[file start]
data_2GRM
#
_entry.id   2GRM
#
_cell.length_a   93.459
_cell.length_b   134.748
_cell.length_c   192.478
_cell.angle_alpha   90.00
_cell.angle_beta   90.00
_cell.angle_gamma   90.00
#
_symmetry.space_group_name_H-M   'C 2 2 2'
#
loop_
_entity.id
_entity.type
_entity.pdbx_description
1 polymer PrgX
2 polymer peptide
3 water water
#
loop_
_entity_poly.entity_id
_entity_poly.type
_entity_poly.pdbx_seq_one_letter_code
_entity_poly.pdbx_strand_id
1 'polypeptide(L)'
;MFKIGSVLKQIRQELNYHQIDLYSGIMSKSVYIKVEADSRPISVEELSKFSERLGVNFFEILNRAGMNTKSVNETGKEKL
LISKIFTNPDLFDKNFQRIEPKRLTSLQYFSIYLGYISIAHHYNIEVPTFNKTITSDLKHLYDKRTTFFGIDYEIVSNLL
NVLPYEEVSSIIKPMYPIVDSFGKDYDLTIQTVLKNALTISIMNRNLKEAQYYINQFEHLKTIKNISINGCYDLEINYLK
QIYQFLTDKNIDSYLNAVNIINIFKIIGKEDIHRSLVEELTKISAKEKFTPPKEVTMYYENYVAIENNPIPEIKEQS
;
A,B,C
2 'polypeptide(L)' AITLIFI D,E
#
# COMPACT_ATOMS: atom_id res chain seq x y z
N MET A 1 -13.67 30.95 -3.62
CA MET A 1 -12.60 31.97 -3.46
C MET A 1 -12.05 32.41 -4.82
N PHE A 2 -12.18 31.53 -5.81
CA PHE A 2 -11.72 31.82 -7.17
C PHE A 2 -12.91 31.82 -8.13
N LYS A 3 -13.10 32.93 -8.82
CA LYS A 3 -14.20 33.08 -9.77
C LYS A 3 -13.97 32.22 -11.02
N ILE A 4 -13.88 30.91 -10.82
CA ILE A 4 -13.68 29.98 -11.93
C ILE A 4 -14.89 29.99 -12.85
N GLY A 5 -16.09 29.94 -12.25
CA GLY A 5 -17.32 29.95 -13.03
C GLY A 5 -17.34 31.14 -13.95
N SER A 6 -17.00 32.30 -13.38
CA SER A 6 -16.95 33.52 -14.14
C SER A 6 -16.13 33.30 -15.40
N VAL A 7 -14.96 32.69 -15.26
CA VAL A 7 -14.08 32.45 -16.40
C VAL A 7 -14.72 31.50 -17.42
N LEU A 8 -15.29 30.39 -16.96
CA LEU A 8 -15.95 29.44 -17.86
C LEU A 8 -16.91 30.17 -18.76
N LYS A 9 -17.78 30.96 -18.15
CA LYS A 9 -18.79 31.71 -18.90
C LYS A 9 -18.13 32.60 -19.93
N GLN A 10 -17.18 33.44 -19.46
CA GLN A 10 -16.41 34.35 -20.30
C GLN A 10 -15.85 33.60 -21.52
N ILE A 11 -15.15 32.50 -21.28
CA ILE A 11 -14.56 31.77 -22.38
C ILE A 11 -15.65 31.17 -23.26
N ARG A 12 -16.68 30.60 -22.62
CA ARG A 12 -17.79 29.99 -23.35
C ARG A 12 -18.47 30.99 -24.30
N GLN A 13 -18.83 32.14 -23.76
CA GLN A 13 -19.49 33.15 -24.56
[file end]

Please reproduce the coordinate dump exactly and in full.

data_2GRM
#
_entry.id   2GRM
#
_cell.length_a   93.459
_cell.length_b   134.748
_cell.length_c   192.478
_cell.angle_alpha   90.00
_cell.angle_beta   90.00
_cell.angle_gamma   90.00
#
_symmetry.space_group_name_H-M   'C 2 2 2'
#
loop_
_entity.id
_entity.type
_entity.pdbx_description
1 polymer PrgX
2 polymer peptide
3 water water
#
loop_
_entity_poly.entity_id
_entity_poly.type
_entity_poly.pdbx_seq_one_letter_code
_entity_poly.pdbx_strand_id
1 'polypeptide(L)'
;MFKIGSVLKQIRQELNYHQIDLYSGIMSKSVYIKVEADSRPISVEELSKFSERLGVNFFEILNRAGMNTKSVNETGKEKL
LISKIFTNPDLFDKNFQRIEPKRLTSLQYFSIYLGYISIAHHYNIEVPTFNKTITSDLKHLYDKRTTFFGIDYEIVSNLL
NVLPYEEVSSIIKPMYPIVDSFGKDYDLTIQTVLKNALTISIMNRNLKEAQYYINQFEHLKTIKNISINGCYDLEINYLK
QIYQFLTDKNIDSYLNAVNIINIFKIIGKEDIHRSLVEELTKISAKEKFTPPKEVTMYYENYVAIENNPIPEIKEQS
;
A,B,C
2 'polypeptide(L)' AITLIFI D,E
#
# COMPACT_ATOMS: atom_id res chain seq x y z
N MET A 1 -13.67 30.95 -3.62
CA MET A 1 -12.60 31.97 -3.46
C MET A 1 -12.05 32.41 -4.82
N PHE A 2 -12.18 31.53 -5.81
CA PHE A 2 -11.72 31.82 -7.17
C PHE A 2 -12.91 31.82 -8.13
N LYS A 3 -13.10 32.93 -8.82
CA LYS A 3 -14.20 33.08 -9.77
C LYS A 3 -13.97 32.22 -11.02
N ILE A 4 -13.88 30.91 -10.82
CA ILE A 4 -13.68 29.98 -11.93
C ILE A 4 -14.89 29.99 -12.85
N GLY A 5 -16.09 29.94 -12.25
CA GLY A 5 -17.32 29.95 -13.03
C GLY A 5 -17.34 31.14 -13.95
N SER A 6 -17.00 32.30 -13.38
CA SER A 6 -16.95 33.52 -14.14
C SER A 6 -16.13 33.30 -15.40
N VAL A 7 -14.96 32.69 -15.26
CA VAL A 7 -14.08 32.45 -16.40
C VAL A 7 -14.72 31.50 -17.42
N LEU A 8 -15.29 30.39 -16.96
CA LEU A 8 -15.95 29.44 -17.86
C LEU A 8 -16.91 30.17 -18.76
N LYS A 9 -17.78 30.96 -18.15
CA LYS A 9 -18.79 31.71 -18.90
C LYS A 9 -18.13 32.60 -19.93
N GLN A 10 -17.18 33.44 -19.46
CA GLN A 10 -16.41 34.35 -20.30
C GLN A 10 -15.85 33.60 -21.52
N ILE A 11 -15.15 32.50 -21.28
CA ILE A 11 -14.56 31.77 -22.38
C ILE A 11 -15.65 31.17 -23.26
N ARG A 12 -16.68 30.60 -22.62
CA ARG A 12 -17.79 29.99 -23.35
C ARG A 12 -18.47 30.99 -24.30
N GLN A 13 -18.83 32.14 -23.76
CA GLN A 13 -19.49 33.15 -24.56